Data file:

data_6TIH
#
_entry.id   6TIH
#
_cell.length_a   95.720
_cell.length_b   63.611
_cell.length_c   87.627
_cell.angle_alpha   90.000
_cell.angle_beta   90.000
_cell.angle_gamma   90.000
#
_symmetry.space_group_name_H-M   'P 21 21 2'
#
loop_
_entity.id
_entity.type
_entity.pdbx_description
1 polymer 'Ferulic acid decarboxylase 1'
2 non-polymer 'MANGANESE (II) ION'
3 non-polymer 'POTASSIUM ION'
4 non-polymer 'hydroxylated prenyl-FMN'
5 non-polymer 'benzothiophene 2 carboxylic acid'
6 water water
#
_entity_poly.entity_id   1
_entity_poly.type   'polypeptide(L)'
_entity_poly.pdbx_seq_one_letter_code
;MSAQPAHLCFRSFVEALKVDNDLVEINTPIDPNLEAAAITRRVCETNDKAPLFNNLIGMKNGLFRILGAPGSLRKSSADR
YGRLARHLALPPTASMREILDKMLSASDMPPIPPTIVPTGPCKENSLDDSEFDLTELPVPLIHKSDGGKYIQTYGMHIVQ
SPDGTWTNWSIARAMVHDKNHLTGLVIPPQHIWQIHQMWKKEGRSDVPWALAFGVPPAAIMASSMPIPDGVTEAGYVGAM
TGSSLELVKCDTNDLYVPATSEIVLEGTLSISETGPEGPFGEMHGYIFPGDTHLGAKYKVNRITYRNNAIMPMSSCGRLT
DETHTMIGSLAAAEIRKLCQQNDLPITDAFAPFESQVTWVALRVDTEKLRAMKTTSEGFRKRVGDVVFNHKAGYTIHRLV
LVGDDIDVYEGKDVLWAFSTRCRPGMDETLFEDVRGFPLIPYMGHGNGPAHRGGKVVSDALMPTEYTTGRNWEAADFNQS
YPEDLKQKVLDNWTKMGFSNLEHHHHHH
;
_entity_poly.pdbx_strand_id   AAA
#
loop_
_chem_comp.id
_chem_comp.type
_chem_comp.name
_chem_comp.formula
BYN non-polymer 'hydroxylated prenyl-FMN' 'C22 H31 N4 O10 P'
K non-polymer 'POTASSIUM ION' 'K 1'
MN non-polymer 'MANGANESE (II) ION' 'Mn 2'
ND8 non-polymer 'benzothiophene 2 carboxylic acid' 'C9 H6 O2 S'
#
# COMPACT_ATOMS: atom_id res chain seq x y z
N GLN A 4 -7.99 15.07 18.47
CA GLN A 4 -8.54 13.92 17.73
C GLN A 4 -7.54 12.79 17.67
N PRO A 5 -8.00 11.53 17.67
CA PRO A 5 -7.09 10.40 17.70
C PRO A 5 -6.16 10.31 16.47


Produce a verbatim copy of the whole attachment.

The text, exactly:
data_6TIH
#
_entry.id   6TIH
#
_cell.length_a   95.720
_cell.length_b   63.611
_cell.length_c   87.627
_cell.angle_alpha   90.000
_cell.angle_beta   90.000
_cell.angle_gamma   90.000
#
_symmetry.space_group_name_H-M   'P 21 21 2'
#
loop_
_entity.id
_entity.type
_entity.pdbx_description
1 polymer 'Ferulic acid decarboxylase 1'
2 non-polymer 'MANGANESE (II) ION'
3 non-polymer 'POTASSIUM ION'
4 non-polymer 'hydroxylated prenyl-FMN'
5 non-polymer 'benzothiophene 2 carboxylic acid'
6 water water
#
_entity_poly.entity_id   1
_entity_poly.type   'polypeptide(L)'
_entity_poly.pdbx_seq_one_letter_code
;MSAQPAHLCFRSFVEALKVDNDLVEINTPIDPNLEAAAITRRVCETNDKAPLFNNLIGMKNGLFRILGAPGSLRKSSADR
YGRLARHLALPPTASMREILDKMLSASDMPPIPPTIVPTGPCKENSLDDSEFDLTELPVPLIHKSDGGKYIQTYGMHIVQ
SPDGTWTNWSIARAMVHDKNHLTGLVIPPQHIWQIHQMWKKEGRSDVPWALAFGVPPAAIMASSMPIPDGVTEAGYVGAM
TGSSLELVKCDTNDLYVPATSEIVLEGTLSISETGPEGPFGEMHGYIFPGDTHLGAKYKVNRITYRNNAIMPMSSCGRLT
DETHTMIGSLAAAEIRKLCQQNDLPITDAFAPFESQVTWVALRVDTEKLRAMKTTSEGFRKRVGDVVFNHKAGYTIHRLV
LVGDDIDVYEGKDVLWAFSTRCRPGMDETLFEDVRGFPLIPYMGHGNGPAHRGGKVVSDALMPTEYTTGRNWEAADFNQS
YPEDLKQKVLDNWTKMGFSNLEHHHHHH
;
_entity_poly.pdbx_strand_id   AAA
#
loop_
_chem_comp.id
_chem_comp.type
_chem_comp.name
_chem_comp.formula
BYN non-polymer 'hydroxylated prenyl-FMN' 'C22 H31 N4 O10 P'
K non-polymer 'POTASSIUM ION' 'K 1'
MN non-polymer 'MANGANESE (II) ION' 'Mn 2'
ND8 non-polymer 'benzothiophene 2 carboxylic acid' 'C9 H6 O2 S'
#
# COMPACT_ATOMS: atom_id res chain seq x y z
N GLN A 4 -7.99 15.07 18.47
CA GLN A 4 -8.54 13.92 17.73
C GLN A 4 -7.54 12.79 17.67
N PRO A 5 -8.00 11.53 17.67
CA PRO A 5 -7.09 10.40 17.70
C PRO A 5 -6.16 10.31 16.47